The genetic materials and enzymes of a virus are enclosed by a surface
structure called capsid. Some viruses also
contain an envelope surrounding the capsid. The shape of a viral
capsid is either helical or icosahedral. The latter is
illustrated in the following two figures.
Figure 1-E-1. Icosahedron. (a) An icosahedron has 20 identical equilateral triangular faces.
(b) In most icosahedral capsids, each triangular face is made up of three identical subunits.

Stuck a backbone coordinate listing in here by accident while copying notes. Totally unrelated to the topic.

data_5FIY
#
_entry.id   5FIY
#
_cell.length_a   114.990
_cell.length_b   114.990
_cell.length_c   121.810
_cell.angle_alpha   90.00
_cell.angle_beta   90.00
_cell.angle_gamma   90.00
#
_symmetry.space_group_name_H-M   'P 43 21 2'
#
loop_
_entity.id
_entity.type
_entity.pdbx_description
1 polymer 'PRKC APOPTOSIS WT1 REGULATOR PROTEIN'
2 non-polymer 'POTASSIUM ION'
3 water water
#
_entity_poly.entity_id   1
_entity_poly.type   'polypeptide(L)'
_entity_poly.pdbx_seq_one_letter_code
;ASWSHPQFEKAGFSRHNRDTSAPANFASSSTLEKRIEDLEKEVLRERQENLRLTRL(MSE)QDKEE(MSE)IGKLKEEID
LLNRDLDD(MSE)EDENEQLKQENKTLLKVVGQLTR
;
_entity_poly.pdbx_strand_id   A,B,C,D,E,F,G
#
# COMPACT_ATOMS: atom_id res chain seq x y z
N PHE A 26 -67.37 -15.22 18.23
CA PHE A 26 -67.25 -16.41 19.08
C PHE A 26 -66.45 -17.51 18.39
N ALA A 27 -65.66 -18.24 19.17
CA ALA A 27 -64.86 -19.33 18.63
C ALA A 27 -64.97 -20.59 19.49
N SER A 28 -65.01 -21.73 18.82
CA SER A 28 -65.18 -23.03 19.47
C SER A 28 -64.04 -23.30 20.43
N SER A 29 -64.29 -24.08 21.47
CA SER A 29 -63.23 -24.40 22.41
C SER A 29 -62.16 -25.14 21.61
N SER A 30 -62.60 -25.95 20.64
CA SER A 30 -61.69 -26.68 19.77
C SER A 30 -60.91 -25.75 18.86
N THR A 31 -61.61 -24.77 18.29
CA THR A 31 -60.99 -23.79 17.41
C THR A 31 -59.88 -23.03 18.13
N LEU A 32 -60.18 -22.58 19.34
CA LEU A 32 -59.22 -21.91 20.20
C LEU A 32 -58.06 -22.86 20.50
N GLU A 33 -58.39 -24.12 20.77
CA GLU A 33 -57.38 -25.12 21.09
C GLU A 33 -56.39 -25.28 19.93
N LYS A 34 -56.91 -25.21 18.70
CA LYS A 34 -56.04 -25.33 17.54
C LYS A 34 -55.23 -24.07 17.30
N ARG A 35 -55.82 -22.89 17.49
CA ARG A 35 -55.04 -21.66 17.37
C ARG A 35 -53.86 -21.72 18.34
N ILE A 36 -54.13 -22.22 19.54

Hence, a capsid contains 60 subunits. The five subunits surrounding each vertex are arranged in a five-fold symmetry.
(c) A large icosahedral capsid consists of more than 60 subunits. Some of triangular faces are
made up of four subunits.
Figure 1-E-2. Structure of a subunit in
the capsid of foot-and-mouth-disease virus. The capsid of foot-and-mouth-disease virus is an
icosahedron, comprising 60 subunits. Each subunit is made up of four
proteins: VP1, VP2, VP3 and VP4. From the symmetry property of an
icosahedron, the structure of the whole capsid can be obtained.